13. The process for recovering oil from subterranean reservoirs of claim 12 where the green non-toxic biodegradable strong alkali metal salt of polymerized weak acids has the following structure where n is 10 to 50:



14. The process for recovering oil from subterranean reservoirs of claim 12 where the green non-toxic biodegradable strong alkali metal salt of polymerized weak acids is used from about 0.01% to about 5.0% by weight of the total composition.

15. The process for recovering oil from subterranean reservoirs of claim 12 where the surfactant is one or more from the group anionic, cationic, amphoteric surfactant.

16. The process for recovering oil from subterranean reservoirs of claim 12 where the surfactant is used from about 0.025% to about 5.0% by weight of the total composition.

17. The process for recovering of oil from subterranean reservoirs of claim 12 where the aqueous solvent is water, water-alcohol solutions, solutions of various salts in water such as oilfield injection brines and produced brines as well as synthetic brines.

18. The process for recovering oil from subterranean reservoirs of claim 12 where the mobility control agent is one or more synthetic or natural polymers such as polyacrylamide, partially hydrolyzed polyacrylamide, xanthan gum, hydroxymethyl cellulose and guar gum.

19. The process for recovering oil from subterranean reservoirs of claim 12 where the mobility control agent is used from about 0% to about 1% by weight of the total composition.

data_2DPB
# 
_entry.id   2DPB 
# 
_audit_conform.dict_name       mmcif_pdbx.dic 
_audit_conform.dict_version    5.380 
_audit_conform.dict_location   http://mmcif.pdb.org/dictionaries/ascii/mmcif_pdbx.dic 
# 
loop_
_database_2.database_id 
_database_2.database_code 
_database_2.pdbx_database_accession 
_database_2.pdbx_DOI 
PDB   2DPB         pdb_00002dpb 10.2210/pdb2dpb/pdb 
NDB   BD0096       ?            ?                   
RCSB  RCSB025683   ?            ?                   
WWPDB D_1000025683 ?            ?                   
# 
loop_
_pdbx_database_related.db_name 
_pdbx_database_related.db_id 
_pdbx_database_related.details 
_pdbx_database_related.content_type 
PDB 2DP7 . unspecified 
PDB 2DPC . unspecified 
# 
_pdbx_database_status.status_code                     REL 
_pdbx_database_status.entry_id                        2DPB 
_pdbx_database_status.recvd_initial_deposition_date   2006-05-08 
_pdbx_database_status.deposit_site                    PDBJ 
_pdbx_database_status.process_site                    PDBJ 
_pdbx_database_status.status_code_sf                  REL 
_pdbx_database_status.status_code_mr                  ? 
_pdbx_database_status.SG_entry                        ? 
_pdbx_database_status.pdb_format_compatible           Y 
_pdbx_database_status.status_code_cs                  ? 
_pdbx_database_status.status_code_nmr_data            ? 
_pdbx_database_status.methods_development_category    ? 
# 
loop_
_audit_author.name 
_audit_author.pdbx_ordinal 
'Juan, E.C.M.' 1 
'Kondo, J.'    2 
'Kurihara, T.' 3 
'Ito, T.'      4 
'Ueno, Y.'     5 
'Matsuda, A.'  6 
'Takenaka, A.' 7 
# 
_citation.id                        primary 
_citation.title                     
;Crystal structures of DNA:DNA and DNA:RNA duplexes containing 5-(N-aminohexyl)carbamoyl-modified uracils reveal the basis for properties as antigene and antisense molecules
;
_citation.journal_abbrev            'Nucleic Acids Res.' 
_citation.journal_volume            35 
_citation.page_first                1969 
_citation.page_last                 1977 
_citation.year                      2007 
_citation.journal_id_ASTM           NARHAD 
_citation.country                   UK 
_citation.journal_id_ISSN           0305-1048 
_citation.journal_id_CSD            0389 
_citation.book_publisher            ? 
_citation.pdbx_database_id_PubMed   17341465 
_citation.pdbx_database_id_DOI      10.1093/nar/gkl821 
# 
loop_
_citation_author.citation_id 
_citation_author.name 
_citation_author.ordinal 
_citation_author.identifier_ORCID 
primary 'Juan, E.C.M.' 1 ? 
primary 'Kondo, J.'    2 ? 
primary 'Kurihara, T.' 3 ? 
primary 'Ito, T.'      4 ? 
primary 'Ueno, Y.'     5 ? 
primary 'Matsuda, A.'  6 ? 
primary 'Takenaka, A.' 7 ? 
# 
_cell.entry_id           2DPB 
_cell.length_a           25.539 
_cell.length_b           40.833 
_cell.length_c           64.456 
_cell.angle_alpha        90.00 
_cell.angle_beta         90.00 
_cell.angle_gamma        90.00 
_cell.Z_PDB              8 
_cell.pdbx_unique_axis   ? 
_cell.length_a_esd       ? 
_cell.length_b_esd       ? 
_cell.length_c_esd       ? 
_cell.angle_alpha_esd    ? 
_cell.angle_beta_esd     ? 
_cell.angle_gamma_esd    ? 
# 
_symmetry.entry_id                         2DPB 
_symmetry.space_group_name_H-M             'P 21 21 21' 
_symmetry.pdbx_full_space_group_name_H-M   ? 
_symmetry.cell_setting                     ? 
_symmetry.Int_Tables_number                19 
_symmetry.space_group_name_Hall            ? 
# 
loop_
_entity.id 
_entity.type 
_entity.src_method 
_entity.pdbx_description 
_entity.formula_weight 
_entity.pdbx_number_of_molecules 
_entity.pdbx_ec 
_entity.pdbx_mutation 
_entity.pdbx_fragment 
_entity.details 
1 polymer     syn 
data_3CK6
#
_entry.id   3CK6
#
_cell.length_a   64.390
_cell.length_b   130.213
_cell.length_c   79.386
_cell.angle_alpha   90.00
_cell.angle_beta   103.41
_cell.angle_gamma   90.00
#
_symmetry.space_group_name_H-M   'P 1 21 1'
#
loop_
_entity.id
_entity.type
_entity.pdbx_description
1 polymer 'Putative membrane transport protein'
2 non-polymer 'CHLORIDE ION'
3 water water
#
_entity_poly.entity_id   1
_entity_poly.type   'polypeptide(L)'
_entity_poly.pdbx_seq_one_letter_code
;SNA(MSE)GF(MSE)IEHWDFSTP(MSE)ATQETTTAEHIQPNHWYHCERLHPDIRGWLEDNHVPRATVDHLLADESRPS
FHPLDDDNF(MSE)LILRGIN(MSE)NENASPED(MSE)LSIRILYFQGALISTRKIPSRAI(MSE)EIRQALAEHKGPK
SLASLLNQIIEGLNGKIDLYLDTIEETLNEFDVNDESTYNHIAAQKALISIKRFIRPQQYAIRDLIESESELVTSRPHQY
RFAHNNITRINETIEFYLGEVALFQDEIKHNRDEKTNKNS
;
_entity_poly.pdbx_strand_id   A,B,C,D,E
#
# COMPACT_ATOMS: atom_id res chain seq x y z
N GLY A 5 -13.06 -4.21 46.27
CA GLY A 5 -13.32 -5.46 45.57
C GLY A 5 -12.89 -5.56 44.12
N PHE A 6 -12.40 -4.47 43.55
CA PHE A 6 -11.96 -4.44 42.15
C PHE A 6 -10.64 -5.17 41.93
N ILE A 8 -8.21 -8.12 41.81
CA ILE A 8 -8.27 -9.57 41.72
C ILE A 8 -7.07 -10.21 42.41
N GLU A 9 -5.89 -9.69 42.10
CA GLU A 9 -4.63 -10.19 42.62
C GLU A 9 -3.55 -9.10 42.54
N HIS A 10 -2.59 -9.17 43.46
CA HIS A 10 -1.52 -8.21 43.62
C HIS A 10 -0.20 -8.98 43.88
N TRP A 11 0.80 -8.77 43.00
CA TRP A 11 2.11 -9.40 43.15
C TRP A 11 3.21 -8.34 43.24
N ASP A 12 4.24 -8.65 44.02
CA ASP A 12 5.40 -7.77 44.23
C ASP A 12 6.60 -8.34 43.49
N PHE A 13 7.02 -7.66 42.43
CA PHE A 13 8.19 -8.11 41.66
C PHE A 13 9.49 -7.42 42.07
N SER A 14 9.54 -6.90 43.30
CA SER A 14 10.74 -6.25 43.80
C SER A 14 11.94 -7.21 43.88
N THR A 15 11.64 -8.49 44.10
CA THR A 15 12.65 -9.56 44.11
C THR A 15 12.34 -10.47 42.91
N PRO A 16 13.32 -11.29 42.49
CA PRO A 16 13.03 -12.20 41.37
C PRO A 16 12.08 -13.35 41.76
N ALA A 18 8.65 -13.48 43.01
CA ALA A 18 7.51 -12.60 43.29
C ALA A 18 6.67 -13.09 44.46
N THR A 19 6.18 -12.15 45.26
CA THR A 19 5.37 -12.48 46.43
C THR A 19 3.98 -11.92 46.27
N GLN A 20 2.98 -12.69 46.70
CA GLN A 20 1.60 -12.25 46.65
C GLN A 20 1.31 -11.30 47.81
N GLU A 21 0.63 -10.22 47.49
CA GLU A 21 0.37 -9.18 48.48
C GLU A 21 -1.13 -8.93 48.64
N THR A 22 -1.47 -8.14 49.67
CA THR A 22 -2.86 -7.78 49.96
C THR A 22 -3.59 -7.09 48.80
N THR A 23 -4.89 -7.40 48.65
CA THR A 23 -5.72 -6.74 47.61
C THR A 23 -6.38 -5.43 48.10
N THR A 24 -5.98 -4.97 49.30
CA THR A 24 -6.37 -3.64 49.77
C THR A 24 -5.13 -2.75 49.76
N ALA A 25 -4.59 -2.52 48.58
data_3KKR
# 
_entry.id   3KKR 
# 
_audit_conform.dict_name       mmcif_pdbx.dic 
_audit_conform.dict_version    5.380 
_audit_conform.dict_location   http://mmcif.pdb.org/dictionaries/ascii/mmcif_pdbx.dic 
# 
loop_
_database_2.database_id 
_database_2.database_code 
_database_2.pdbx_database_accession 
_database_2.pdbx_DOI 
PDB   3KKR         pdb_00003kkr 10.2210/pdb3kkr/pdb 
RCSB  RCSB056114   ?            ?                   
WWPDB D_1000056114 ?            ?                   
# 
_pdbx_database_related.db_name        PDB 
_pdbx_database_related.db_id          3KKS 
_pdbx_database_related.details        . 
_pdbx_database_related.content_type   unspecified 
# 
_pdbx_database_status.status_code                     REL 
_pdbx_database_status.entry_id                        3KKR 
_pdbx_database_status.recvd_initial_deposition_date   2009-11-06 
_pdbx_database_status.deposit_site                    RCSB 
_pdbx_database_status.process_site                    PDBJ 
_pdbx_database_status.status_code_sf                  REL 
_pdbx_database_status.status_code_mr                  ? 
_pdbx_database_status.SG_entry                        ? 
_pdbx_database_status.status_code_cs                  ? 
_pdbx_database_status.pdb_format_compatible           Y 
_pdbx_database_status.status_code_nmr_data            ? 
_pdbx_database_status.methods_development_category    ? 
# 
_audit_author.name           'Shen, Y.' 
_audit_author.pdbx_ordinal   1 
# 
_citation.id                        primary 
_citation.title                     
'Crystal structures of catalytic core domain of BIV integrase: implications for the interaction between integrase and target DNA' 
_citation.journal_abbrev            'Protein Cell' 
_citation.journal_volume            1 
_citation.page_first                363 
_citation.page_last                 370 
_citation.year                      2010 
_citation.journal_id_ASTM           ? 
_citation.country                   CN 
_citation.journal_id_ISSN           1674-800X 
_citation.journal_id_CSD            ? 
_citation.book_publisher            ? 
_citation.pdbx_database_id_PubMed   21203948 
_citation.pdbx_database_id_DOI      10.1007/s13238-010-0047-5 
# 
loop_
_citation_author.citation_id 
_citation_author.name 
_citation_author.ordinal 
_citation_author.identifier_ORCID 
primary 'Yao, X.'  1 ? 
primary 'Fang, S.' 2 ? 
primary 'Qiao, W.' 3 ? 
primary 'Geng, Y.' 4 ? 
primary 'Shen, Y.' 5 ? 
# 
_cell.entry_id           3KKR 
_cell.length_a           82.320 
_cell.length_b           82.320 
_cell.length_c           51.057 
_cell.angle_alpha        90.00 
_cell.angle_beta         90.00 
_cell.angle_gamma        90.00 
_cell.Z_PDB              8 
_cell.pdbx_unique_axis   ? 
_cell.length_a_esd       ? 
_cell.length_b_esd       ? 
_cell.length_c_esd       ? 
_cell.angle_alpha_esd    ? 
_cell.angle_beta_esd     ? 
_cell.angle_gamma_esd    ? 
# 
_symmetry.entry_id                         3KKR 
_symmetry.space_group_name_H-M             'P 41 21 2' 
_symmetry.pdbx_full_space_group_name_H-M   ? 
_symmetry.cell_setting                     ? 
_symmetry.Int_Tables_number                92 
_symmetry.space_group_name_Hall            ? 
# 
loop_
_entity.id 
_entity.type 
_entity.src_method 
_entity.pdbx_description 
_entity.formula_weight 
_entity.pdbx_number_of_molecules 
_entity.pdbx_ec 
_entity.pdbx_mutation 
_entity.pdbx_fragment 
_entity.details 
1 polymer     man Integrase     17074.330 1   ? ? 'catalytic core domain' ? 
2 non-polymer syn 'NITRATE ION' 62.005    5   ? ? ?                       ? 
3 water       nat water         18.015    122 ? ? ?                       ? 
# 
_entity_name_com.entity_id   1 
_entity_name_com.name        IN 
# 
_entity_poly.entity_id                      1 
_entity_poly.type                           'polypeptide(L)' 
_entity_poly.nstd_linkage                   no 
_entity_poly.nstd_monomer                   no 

20. The process for recovering oil from subterranean reservoirs of claim 12 where the co-solvent is a low molecular weight alcohol, glycol or ether.

21. The process for recovering oil from subterranean reservoirs of claim 12 where the co-solvent is used from about 0% to about 20% by weight of the total composition.

22. The process for recovering oil from subterranean reservoirs of claim 12 where the surfactant is capable of lowering the interfacial tension between the composition and oil to values below 10−1 mN/m in the presence of the green non-toxic biodegradable strong alkali metal salts of polymerized weak acids.

Description:

CROSS REFERENCE TO RELATED APPLICATIONS

None

BACKGROUND OF THE INVENTION

This invention relates to compositions containing green non-toxic biodegradable strong alkali metal salts of polymerized weak acids, and a process for recovering oil from subterranean oil-bearing reservoirs employing such compositions.

Crude oil is recovered from oil-bearing reservoirs generally by three processes designated primary, secondary and tertiary recovery. In primary recovery the oil is produced through a producing well by taking advantage of the pressure exerted on underground pools of oil by gas or water present with the oil. Approximately 20% of the original oil in place (OOIP) is recovered by this process. Once this pressure has been exhausted other means of recovering the remaining oil must be employed. In secondary recovery the well may be re-pressurized with gas or water injected through one or more injection wells to recover approximately an additional 20% of the OOIP. Other secondary recovery methods include acidizing and/or fracturing to create multiple channels through which the oil may flow. After secondary recovery means have been exhausted and fail to produce any additional oil, tertiary recovery can be employed to recover additional oil up to approximately 60% OOIP. Tertiary oil recovery processes include, but are not limited to, steam flooding, polymer flooding, and chemical flooding.